Two years until the James Webb Telescope is launched
The Hubble telescope revolutionised the way in which we saw our place in the universe. The telescope and its 2.4 metre wide mirror were sent up into space to peer into the dark places of existence and found them to be filled with light and wonder.
Where we once saw nothing, Hubble revealed millions of galaxies, forcing us to reconsider the size of reality and how small our proud civilisation really is.
More than 25 years on from the initial launch it is clear that Hubble is approaching the end of its lifespan and needs to be retired. Luckily, a lot of very smart people have been working to make sure we do not lose our sight again and have recently finished assembling the telescope which will replace Hubble – the James Webb Telescope.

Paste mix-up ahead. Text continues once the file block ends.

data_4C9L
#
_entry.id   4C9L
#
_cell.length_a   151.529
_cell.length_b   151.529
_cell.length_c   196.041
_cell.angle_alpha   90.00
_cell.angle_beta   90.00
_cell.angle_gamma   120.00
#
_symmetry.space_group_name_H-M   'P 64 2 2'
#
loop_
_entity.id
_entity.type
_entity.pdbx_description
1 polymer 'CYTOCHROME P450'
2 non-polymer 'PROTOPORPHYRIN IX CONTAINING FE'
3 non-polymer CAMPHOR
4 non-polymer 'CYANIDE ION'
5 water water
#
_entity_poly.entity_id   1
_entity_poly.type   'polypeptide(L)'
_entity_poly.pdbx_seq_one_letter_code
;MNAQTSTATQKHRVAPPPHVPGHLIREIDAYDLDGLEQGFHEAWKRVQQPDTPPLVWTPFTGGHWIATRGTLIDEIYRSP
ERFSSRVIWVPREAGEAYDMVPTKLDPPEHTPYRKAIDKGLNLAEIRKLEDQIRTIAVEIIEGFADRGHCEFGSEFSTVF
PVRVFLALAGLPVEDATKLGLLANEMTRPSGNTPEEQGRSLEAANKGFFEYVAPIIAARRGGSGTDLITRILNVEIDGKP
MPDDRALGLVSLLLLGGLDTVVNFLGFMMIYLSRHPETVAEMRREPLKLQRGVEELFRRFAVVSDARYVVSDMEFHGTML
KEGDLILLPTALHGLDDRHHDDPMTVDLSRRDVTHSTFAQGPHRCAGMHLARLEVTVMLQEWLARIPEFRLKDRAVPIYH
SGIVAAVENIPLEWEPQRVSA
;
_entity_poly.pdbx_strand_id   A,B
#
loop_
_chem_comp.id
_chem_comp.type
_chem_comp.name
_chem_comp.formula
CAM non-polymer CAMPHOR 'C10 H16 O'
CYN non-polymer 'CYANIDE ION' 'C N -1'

The James Webb is scheduled to launch in 2018 and will help us see things which have previously been out of our reach. The 6.5 metre wide beryllium and gold mirror will show us light from the very first stars formed more than 10 billion years ago. The James Webb will also be able to make out the chemical composition of distant planets, aiding us in our search for habitable planets far from our own sun and perhaps even extra-terrestrial life.
The next two years will be spent constructing the spacecraft chassis which will carry the telescope into orbit, as well as sorting out all the operational computing hardware which will make it all work. The telescope will also have to go through extensive heat and noise stress testing as well as being violently shaken to simulate the rigours of leaving the Earth’s orbit.
Once all the tests have been completed the James Webb Telescope will begin its lonely vigil looking out into the great expanse of space.